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Research Summary

    Do Patients with Alcoholic Cirrhosis Require Surveillance for Hepatocellular Carcinoma?

Although surveillance for hepatocellular carcinoma (HCC) in patients with alcoholic cirrhosis is recommended by some guidelines, the benefit of this practice is uncertain. To address this, researchers used a nationwide Danish registry to identify individuals with an index diagnosis of alcoholic cirrhosis between 1995 and 2005. They measured incidence of HCC and mortality from 1 year after the diagnosis until the end of 2009.

  • A total of 8482 patients were diagnosed with alcohol cirrhosis, 169 of whom (2%) developed HCC, for a 5-year HCC risk of 1%.
  • Hepatocellular carcinoma incidence was much higher in men (5.8 per 1000 person-years) than in women (0.7 per 1000 person-years).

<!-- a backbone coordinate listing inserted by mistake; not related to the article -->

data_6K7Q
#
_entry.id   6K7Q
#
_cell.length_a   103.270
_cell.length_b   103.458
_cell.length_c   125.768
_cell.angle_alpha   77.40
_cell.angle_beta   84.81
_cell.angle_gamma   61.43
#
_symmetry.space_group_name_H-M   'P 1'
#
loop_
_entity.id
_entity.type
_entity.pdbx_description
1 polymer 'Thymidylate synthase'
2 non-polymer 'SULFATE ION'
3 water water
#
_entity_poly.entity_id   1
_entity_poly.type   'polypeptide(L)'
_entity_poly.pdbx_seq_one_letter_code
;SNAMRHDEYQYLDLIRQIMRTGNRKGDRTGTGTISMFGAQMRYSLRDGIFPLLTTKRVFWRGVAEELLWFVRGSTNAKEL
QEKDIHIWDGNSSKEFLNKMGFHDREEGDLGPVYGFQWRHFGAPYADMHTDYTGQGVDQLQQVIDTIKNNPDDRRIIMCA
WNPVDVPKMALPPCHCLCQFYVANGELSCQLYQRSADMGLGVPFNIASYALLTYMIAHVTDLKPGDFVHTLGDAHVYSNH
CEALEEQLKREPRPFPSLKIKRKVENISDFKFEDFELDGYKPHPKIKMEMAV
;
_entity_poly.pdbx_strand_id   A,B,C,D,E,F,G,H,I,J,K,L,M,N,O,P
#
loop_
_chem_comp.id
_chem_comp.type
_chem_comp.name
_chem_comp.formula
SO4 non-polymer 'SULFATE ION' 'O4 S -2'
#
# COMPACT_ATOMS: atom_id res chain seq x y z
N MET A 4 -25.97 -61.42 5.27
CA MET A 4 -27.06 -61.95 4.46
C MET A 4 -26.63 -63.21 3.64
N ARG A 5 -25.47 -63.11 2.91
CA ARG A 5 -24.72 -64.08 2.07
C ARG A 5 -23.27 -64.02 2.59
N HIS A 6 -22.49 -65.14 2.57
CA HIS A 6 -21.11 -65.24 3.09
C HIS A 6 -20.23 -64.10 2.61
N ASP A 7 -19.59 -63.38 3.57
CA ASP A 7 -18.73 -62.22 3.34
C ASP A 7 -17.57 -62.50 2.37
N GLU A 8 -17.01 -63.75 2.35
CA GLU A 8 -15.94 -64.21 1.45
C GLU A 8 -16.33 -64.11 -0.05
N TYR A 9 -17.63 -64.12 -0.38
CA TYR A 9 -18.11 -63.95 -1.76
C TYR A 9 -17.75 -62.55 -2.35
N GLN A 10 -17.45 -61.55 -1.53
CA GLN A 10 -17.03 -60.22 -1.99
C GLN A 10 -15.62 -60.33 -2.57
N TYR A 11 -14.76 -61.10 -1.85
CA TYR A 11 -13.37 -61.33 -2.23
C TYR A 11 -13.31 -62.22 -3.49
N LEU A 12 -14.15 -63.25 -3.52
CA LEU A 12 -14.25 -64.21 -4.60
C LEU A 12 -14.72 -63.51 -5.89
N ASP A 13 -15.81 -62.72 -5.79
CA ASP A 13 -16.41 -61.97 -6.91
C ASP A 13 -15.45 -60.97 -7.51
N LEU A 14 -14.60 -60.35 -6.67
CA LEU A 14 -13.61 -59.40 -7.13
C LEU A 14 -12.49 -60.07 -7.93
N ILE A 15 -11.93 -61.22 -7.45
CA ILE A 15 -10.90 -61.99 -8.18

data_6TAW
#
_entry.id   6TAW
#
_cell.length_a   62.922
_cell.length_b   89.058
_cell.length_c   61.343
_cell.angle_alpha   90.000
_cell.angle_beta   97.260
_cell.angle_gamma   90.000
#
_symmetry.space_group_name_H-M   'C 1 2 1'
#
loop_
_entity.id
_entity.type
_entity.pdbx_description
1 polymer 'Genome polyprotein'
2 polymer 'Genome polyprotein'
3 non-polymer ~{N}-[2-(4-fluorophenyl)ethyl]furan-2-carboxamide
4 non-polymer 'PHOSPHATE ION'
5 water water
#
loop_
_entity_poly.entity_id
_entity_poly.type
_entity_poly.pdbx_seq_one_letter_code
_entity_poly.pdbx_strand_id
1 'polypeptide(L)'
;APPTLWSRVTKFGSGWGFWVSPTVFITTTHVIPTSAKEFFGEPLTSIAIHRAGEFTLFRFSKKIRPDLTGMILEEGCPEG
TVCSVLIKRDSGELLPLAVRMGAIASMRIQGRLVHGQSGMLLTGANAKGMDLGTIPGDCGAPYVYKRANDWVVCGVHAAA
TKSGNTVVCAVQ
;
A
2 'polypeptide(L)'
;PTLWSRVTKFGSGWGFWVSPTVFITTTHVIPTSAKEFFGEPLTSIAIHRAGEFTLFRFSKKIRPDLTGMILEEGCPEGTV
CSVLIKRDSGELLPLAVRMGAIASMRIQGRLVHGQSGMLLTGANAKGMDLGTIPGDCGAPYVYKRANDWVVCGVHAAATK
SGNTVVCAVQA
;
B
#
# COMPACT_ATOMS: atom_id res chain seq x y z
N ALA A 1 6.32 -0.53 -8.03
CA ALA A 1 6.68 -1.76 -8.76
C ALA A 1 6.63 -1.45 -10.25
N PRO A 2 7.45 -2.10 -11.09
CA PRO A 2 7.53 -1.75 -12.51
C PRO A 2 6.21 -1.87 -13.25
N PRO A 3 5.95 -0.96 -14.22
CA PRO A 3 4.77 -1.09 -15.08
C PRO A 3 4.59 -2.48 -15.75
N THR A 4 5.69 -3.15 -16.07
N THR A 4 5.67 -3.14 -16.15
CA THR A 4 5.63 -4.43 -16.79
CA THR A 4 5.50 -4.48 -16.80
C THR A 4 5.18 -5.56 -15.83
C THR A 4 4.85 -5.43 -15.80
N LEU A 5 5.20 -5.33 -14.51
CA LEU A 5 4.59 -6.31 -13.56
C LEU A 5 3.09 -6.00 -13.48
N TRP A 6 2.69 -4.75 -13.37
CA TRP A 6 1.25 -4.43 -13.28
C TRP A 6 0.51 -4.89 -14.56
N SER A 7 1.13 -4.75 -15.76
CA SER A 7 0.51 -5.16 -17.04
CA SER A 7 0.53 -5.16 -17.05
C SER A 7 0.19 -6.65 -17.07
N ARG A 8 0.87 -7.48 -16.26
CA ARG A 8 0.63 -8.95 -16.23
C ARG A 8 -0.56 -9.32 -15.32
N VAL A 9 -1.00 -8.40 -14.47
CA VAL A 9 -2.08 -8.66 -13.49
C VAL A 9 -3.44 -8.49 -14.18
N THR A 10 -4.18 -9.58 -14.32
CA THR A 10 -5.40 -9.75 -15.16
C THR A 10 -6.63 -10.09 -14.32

• Five-year cumulative all-cause mortality was 44%, and the 5-year risk for death from HCC was 0.8% (i.e., 1.8% of deaths were due to HCC).
  • Sensitivity analyses indicated an upper bound 5-year HCC risk of 1.9%, but this had no appreciable impact on cumulative mortality.


Results of this large registry-based cohort study indicate that, although patients with alcoholic cirrhosis do have increased risk for HCC and high overall mortality, their risk of dying from HCC is very low. This finding suggests that regular surveillance for HCC should not be done in patients with alcoholic cirrhosis. Since this was a single-nation analysis, it would be helpful for the study to be replicated in other countries. Kevin L. Kraemer, MD, MSc


Jepsen P, Ott P, Andersen PK, et al. Risk for hepatocellular carcinoma in patients with alcoholic cirrhosis: a Danish nationwide cohort study. Ann Intern Med. 2012;156(12): 841–847.